Schwarzman’s original beef with Obama grew out of a 2008 campaign promise that “carried interest”—the compensation structure of private-equity-fund managers—would be taxed as ordinary income (35 percent) instead of capital gains (15 percent). Obama and many Democrats have argued that it’s unfair for people like Schwarzman, with a net worth of about $8 billion, to pay taxes at a lower rate than their secretaries and chauffeurs. More substantively, the commissions and fees that hedge-fund managers reap (20 percent of their clients’ profits) are not, strictly speaking, capital gains because the managers themselves never held the stocks.So that's at the core of Sowell's lottery winners/modest investment/government programs charge. He obviously doesn't like the idea of taxing the income that hedge fund managers make managing hedge funds (15%, according to Newsweek) at the same rate as everyone else's income is taxed (35%). The fact that that revenue would benefit early childhood education doesn't seem to enter Sowell's reality.
No. To Sowell, it's just one more example of government unfairly taking from those who earned it and giving it to those who don't deserve it - all while pushing the notion that it's working in the interest of "tax-fairness." That's the rhetorical point he's trying to make. Too bad reality doesn't support his initial positions - as if closing an already unfair loophole that's benefiting extreme wealth, (and in doing so would benefit a huge number of people) is somehow unfair because instead it inconveniences those exceedingly few who are already extremely wealthy.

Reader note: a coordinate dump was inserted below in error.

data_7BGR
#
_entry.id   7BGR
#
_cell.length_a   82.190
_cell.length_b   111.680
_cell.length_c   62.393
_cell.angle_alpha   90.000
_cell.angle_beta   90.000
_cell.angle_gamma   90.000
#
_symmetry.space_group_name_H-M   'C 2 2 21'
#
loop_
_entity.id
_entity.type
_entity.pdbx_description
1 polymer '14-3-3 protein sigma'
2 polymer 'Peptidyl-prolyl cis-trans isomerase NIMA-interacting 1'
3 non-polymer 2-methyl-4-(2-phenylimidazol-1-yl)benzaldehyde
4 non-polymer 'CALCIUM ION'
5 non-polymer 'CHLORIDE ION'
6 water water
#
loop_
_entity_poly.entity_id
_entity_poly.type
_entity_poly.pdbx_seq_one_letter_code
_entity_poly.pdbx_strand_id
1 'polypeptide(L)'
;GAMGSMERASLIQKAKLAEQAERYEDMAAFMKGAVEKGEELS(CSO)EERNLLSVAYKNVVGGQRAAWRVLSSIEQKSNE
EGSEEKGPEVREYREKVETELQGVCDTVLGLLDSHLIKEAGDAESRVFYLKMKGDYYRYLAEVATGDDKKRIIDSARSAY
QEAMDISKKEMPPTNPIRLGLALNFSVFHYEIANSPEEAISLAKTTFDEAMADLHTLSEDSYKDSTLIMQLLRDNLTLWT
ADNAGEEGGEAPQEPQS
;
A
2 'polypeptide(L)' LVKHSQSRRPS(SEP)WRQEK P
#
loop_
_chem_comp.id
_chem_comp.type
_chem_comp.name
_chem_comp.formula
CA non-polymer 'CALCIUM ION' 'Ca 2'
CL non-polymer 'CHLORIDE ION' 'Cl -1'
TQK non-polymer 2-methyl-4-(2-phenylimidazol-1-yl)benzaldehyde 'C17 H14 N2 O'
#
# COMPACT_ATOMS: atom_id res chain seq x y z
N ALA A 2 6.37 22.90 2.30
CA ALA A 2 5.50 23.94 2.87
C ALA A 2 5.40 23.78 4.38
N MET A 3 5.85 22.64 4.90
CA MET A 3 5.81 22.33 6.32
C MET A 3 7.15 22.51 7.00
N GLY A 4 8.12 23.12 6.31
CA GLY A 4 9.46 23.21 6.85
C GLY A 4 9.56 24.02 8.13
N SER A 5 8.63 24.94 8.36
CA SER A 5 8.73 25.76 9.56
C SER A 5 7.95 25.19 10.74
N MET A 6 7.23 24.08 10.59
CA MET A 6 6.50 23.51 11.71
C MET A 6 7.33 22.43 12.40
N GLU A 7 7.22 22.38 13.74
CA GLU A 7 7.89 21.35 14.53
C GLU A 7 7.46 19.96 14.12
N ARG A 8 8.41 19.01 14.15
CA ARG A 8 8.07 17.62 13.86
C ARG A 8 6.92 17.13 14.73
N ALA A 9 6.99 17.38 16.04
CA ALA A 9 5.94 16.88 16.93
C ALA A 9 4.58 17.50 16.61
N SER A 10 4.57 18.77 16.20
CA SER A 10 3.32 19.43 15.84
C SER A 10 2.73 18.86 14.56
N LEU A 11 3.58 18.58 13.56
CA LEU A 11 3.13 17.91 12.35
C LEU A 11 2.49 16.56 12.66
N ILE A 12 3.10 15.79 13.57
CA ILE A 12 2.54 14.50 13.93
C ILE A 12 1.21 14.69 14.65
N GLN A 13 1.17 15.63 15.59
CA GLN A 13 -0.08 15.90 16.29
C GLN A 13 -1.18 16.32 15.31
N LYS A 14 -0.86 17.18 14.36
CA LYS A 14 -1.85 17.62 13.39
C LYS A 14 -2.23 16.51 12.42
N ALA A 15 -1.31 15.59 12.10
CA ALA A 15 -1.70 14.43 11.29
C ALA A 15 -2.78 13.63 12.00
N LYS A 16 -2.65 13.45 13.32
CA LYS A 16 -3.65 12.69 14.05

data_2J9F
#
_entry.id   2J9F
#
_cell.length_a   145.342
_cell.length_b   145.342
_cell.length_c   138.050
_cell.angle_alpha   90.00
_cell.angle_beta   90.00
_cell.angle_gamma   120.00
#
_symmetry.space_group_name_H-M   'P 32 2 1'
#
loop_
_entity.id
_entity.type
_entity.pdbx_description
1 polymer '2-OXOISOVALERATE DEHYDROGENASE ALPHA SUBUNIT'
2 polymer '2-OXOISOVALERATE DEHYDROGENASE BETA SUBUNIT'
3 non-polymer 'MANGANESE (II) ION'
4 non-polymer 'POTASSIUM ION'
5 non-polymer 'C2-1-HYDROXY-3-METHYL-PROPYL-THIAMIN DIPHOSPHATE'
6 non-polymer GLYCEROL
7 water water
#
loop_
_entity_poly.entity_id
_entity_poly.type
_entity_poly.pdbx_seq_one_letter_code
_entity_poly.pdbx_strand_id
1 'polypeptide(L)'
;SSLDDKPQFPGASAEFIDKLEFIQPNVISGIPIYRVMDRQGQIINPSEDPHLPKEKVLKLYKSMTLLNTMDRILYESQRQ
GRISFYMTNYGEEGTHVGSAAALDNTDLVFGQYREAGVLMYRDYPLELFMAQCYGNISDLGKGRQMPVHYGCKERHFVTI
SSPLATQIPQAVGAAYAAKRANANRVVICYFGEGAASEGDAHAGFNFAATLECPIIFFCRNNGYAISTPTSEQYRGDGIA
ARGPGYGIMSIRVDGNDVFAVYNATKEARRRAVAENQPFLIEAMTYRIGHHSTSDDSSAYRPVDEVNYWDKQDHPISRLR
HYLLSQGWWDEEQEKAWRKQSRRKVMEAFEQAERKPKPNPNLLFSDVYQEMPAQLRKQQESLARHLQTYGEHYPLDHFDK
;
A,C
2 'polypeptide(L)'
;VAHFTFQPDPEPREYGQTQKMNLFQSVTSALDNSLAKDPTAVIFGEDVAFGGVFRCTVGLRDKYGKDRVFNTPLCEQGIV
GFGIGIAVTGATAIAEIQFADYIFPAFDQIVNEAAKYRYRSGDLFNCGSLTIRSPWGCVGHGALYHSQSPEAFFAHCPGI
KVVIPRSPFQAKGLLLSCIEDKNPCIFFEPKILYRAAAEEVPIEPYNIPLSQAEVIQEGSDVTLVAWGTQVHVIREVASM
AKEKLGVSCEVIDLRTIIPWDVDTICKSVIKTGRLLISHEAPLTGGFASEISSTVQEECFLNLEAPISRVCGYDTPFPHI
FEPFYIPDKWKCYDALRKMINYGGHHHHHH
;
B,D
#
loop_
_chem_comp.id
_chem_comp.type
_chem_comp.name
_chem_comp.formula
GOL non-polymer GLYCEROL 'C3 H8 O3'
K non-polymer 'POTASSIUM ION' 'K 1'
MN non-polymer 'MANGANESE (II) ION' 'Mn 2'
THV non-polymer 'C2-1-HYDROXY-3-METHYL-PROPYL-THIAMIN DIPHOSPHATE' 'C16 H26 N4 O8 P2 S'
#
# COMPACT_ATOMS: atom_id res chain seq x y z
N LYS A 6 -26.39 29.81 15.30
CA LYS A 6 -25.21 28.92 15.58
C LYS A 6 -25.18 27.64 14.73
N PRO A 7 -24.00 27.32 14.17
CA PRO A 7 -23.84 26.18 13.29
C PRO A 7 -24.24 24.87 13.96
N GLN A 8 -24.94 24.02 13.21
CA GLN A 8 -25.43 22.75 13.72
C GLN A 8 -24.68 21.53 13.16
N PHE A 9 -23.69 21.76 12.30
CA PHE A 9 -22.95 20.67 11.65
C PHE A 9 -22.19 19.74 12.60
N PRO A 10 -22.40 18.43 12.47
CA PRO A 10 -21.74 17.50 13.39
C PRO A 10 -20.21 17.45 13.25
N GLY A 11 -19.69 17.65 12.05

But Sowell's big out-of-context failure happens later in the column:
When all else fails, redistributionists can say, as Obama did at Georgetown University, that “coldhearted, free-market capitalist types” are people who “pretty much have more than you'll ever be able to use and your family will ever be able to use,” so they should let the government take that extra money to help the poor.Let's get this all back into context. Here's what the president actually said:
Part of the reason I thought this venue would be useful and I wanted to have a dialogue with Bob and Arthur is that we have been stuck, I think for a long time, in a debate that creates a couple of straw men. The stereotype is that you’ve got folks on the left who just want to pour more money into social programs, and don't care anything about culture or parenting or family structures, and that's one stereotype. And then you’ve got cold-hearted, free market, capitalist types who are reading Ayn Rand and think everybody are moochers. And I think the truth is more complicated.[Emphasis added.]See that? The "coldhearted, free-market capitalist" is one of two straw man stereotypes that the president is arguing against. Indeed, he says immediately after:
I think that there are those on the conservative spectrum who deeply care about the least of these, deeply care about the poor; exhibit that through their churches, through community groups, through philanthropic efforts, but are suspicious of what government can do. And then there are those on the left who I think are in the trenches every day and see how important parenting is and how important family structures are, and the connective tissue that holds communities together and recognize that that contributes to poverty when those structures fray, but also believe that government and resources can make a difference in creating an environment in which young people can succeed despite great odds.Huh. Thomas Sowell disregarded that incredibly obvious point in a piece that charged the president with disregarding reality.
We should expect more from our friends on the right.